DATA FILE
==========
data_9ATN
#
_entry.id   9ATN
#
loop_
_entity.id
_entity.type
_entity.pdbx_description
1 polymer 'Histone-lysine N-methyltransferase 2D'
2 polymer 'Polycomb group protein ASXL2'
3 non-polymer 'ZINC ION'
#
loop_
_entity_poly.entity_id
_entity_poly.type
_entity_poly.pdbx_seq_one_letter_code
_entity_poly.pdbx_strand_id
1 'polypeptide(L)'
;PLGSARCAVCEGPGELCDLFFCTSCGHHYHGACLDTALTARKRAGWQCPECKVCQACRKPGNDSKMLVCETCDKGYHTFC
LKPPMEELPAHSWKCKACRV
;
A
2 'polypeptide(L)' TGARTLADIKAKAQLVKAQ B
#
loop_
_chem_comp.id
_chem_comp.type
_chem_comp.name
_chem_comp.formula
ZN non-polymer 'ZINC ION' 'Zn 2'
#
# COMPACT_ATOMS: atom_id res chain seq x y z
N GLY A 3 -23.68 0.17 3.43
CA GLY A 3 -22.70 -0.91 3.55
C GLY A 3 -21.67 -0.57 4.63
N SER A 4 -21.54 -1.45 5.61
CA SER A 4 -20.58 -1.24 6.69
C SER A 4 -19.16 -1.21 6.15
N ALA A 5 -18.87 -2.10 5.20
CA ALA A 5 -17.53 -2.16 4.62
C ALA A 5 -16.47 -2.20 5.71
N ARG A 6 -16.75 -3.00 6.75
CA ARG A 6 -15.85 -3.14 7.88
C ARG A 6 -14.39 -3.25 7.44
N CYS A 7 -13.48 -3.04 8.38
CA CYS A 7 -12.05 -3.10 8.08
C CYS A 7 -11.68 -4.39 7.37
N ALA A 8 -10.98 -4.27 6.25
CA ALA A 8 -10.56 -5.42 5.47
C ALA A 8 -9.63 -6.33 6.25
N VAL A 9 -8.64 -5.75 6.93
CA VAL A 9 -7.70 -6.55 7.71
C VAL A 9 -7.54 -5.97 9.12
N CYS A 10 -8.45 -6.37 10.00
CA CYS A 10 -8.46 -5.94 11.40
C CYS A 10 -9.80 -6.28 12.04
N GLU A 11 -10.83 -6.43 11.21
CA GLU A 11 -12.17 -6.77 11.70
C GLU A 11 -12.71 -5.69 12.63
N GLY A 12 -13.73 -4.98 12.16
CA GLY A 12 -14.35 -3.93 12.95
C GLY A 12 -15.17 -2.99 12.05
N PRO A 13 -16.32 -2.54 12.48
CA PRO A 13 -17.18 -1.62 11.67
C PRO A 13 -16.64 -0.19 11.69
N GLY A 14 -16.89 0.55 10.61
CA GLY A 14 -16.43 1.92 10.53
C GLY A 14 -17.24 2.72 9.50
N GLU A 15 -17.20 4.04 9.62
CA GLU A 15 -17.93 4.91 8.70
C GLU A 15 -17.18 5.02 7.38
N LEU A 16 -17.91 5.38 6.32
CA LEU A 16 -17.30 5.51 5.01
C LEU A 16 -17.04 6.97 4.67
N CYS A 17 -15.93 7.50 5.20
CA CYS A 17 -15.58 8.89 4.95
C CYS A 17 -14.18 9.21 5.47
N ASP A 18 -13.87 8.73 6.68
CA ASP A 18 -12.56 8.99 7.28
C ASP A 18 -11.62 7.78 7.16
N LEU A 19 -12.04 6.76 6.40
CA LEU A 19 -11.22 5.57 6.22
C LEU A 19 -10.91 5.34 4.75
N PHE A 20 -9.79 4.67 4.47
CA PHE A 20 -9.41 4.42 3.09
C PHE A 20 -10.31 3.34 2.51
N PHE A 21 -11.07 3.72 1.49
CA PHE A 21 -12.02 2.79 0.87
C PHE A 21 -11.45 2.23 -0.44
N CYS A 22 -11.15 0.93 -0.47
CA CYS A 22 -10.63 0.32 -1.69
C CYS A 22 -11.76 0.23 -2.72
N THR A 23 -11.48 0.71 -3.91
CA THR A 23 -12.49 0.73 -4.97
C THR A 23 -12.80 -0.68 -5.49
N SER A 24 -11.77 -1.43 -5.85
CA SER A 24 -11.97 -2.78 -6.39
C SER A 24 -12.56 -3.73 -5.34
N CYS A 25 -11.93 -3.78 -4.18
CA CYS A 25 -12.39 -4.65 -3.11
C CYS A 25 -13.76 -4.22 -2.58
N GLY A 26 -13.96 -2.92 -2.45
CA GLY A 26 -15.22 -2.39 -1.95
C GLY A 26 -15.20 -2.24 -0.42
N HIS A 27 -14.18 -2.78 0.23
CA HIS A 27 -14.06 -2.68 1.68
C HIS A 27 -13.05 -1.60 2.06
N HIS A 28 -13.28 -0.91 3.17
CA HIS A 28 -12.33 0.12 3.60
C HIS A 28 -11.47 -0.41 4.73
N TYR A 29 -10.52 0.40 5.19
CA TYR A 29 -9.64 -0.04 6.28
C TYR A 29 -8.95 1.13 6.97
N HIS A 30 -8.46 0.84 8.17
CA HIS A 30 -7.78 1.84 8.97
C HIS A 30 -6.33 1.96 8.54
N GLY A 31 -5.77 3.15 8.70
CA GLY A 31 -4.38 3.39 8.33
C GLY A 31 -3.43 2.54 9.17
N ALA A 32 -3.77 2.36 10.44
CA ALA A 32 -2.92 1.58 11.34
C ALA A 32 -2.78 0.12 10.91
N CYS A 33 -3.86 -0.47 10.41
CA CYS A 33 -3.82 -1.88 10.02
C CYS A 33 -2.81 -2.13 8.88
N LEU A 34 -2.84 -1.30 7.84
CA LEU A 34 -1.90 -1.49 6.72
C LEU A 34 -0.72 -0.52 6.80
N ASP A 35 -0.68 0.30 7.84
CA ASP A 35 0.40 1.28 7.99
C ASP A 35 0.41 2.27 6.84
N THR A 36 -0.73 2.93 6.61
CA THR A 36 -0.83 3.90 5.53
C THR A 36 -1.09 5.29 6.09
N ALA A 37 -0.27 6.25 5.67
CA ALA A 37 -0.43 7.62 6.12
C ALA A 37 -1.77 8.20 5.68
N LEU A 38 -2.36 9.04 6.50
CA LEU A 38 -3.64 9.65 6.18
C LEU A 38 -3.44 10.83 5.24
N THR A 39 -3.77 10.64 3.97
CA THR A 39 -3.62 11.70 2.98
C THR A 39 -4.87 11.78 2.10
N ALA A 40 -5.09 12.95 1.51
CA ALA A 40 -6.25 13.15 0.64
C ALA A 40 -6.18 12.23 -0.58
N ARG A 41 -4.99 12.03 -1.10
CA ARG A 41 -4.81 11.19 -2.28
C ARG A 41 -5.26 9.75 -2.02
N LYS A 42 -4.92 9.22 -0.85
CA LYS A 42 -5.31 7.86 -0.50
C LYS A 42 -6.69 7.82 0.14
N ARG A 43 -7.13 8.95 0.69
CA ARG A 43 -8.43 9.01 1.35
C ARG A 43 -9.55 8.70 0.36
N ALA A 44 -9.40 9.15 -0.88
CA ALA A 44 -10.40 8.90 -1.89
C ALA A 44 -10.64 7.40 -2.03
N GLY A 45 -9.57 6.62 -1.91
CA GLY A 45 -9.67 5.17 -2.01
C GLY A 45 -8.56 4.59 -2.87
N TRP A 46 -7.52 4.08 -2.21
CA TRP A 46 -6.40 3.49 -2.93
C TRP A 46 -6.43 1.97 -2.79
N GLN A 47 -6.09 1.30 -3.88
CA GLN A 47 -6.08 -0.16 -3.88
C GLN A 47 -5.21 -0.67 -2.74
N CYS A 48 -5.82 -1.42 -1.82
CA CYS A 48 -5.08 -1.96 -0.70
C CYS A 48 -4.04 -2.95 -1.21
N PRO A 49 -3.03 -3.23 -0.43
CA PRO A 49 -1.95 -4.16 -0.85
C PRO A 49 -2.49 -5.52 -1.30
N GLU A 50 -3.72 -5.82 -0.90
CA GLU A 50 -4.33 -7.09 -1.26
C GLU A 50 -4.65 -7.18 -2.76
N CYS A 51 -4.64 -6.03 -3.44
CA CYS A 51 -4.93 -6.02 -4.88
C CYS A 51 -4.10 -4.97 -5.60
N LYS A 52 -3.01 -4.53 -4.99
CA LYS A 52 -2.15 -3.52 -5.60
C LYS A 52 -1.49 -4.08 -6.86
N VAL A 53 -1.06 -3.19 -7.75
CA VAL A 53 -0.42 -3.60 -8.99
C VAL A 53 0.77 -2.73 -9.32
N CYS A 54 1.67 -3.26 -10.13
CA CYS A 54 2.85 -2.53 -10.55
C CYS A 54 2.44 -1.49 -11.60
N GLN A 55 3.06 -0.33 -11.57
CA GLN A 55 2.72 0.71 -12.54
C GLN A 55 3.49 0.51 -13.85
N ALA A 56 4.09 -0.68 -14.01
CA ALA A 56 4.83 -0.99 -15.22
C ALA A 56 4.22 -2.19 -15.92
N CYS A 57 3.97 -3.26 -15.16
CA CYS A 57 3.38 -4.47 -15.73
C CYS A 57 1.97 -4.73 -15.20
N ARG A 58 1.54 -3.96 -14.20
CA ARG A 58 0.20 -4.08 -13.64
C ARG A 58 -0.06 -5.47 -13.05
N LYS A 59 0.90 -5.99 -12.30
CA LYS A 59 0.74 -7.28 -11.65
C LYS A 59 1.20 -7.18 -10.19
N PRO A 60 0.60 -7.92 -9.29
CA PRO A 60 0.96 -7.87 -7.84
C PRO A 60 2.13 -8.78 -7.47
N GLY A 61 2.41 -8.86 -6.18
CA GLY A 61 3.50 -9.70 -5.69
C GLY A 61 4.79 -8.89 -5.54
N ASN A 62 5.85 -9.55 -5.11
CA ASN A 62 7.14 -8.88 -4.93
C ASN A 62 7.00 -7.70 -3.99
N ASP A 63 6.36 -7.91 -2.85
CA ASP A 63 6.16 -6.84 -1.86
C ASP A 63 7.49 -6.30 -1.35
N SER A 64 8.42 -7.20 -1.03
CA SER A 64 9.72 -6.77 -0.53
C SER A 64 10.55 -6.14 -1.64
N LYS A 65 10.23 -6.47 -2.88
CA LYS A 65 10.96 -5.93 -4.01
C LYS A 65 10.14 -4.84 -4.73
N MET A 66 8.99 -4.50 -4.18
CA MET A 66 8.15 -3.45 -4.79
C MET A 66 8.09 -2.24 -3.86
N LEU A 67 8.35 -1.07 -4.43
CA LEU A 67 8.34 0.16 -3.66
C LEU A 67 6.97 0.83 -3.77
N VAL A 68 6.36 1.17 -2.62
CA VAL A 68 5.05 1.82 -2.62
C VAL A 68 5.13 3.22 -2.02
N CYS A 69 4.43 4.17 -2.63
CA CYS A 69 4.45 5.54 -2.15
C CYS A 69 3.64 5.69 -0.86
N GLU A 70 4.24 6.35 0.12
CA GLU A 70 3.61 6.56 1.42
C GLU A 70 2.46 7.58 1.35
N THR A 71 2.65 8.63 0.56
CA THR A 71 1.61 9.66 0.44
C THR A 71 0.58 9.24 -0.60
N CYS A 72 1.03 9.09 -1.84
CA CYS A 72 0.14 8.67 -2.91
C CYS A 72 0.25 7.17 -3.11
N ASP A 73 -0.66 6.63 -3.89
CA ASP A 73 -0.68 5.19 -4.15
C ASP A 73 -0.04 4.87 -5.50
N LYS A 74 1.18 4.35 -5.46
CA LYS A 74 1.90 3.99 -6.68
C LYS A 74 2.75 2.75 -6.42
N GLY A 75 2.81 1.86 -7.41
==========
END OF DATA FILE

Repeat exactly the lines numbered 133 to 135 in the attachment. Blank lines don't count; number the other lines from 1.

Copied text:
CA THR A 36 -0.83 3.90 5.53
C THR A 36 -1.09 5.29 6.09
N ALA A 37 -0.27 6.25 5.67